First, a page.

Of Lausanne’s three five-star palace hotels – Hotel Lausanne Palace & Spa, Beau-Rivage Palace and Royal Savoy Lausanne – each is tastefully extravagant. Hotel Lausanne Palace & Spa (1915) is the setting of Côté Jardin, a restaurant recognized with 14 points Gault&Millau, also known for its antipasti offerings and its perched-overlooking-the-city seat. The Beau-Rivage Palace’s premier restaurant, Anne-Sophie Pic, is headed up by the three-star Michelin chef whose name it bears and the hotel grounds are also noted as the spot on which Coco Chanel’s dog is buried. Continuing the tasty trend, three-star Michelin designee Marc Haeberlin serves as Royal Savoy Lausanne’s Signature Chef and is especially active in the creation of Brasserie du Royal’s seasonal menus.
Originally opened in 1909 to accommodate the wealthy on their grand tours, the art nouveaux-style Royal Savoy Lausanne closed 100 years later for a two-year, $100 million renovation. Protected by Swiss Heritage, today’s historic building pays homage to the past but also features comforts of the 21st century, including such amenities as in-room Hermès toiletries, Nespresso machines and its at-the-top-of-the-hotel SkyLounge.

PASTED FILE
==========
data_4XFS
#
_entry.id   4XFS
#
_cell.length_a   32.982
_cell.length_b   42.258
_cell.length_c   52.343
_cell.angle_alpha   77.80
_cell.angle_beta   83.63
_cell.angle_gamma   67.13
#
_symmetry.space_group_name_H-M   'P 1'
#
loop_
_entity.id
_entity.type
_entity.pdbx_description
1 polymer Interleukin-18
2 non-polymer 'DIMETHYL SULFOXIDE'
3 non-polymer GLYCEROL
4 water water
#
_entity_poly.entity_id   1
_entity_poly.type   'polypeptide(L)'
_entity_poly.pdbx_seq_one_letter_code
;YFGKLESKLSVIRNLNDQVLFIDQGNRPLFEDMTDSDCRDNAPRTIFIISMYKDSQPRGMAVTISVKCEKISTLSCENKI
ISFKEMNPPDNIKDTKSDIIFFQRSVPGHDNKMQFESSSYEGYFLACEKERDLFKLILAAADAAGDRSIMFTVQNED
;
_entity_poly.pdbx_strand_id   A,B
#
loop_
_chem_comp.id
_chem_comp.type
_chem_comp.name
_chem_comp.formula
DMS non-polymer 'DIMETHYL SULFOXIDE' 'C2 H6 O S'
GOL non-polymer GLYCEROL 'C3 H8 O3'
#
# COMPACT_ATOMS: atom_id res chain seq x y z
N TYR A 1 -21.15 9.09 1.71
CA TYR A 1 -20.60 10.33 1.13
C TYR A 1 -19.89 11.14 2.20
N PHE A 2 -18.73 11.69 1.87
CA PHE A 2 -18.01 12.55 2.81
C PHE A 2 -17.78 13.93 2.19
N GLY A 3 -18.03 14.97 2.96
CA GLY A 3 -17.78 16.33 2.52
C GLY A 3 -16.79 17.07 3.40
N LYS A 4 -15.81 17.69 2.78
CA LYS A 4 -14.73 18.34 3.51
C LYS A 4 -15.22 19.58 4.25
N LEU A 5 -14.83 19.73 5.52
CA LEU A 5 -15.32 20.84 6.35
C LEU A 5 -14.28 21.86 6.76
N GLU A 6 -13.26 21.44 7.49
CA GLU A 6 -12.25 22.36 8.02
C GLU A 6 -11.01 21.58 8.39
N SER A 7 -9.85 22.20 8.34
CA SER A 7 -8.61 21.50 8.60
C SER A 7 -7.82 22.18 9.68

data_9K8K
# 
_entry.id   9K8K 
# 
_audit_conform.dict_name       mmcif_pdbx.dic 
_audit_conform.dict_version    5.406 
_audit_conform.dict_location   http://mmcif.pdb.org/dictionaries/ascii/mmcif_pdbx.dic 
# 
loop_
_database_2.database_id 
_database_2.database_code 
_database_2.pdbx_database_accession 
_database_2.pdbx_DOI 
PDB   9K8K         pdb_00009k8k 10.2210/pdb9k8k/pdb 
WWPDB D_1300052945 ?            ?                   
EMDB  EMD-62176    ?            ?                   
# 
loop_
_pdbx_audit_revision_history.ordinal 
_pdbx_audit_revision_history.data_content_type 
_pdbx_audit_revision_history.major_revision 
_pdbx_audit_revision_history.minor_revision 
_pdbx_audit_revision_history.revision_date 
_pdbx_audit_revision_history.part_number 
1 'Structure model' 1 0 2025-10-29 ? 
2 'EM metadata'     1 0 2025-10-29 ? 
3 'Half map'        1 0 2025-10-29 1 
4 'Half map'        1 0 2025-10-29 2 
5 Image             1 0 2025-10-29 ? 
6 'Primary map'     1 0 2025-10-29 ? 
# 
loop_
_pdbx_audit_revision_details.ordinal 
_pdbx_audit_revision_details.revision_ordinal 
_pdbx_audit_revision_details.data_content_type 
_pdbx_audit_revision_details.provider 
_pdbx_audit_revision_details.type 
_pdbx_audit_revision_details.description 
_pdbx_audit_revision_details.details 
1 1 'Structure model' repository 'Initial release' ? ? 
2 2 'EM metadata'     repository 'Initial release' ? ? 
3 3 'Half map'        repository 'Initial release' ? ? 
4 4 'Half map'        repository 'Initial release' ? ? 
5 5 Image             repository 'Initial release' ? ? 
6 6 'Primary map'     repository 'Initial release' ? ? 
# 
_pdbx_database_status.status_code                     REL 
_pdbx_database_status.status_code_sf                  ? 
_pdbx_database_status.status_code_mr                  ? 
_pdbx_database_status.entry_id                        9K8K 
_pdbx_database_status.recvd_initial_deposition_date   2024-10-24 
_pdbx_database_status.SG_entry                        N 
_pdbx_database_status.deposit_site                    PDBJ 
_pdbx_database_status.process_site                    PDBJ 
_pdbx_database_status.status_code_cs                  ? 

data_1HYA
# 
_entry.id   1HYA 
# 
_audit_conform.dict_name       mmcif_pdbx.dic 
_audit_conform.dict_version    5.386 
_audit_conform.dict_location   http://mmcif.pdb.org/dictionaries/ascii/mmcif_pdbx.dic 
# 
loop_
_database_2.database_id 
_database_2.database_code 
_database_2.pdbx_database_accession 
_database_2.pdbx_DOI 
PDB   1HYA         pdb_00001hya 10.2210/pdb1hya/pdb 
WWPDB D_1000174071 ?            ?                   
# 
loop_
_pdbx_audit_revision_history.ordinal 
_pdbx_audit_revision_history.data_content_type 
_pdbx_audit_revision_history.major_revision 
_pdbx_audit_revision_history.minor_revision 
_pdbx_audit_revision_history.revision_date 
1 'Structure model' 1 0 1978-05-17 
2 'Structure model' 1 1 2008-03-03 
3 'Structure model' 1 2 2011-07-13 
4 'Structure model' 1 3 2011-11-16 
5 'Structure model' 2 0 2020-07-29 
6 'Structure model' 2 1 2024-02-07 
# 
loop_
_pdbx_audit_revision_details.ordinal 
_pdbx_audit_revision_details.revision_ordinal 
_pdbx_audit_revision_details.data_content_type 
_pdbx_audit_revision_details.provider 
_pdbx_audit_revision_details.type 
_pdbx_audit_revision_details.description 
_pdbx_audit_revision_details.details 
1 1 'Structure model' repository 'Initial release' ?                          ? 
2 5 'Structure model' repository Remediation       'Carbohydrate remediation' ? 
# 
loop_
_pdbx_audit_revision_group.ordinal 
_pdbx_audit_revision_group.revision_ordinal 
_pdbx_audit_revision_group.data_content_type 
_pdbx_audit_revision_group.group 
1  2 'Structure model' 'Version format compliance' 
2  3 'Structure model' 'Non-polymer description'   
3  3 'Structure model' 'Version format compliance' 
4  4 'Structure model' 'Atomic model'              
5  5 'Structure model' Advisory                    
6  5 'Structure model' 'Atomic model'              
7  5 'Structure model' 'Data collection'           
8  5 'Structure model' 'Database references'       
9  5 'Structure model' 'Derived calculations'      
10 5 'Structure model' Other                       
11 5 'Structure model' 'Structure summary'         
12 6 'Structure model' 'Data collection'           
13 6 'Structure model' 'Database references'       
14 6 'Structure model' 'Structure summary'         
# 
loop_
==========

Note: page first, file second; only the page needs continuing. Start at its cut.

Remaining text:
Montreux, another Instagram-worthy Lake Geneva town, showcases a flower-lined waterfront walkway, palm trees and the iconic statue of Freddie Mercury (hard rock group Queen’s late lead singer and treasured Montreux adoptee). With a philosophical musical core, the town’s history includes once-upon-a-time visits from Tchaikovsky who came for inspiration and modern-day concerts that have highlighted such luminaries as Miles Davis, Deep Purple and Prince.
Vevey became home to Charlie Chaplin in 1952. Enticed by its welcoming ways, he moved to the village with an Old Town comprised of narrow walkways and historical monuments at the base of overlooking-the-lake hills. In combo with Vevey’s lazy lakeside lined with hotels, restaurants and bars and a collection of such distinctive museums as the Alimentarium Food Museum (you’ll know its location by the “Fork” that appears in the lake), Läderach’s Chocolate Museum and the Swiss Camera Museum – today’s appeal is as irresistible as it was to the celebrity comic 65 years ago. Chaplin’s World museum is located in Manor de Ban, the Chaplin’s family home. Sitting on 10 acres amid 100-year-old trees, it chronicles the actor’s career and provides a personal peek into the life of his family of 10.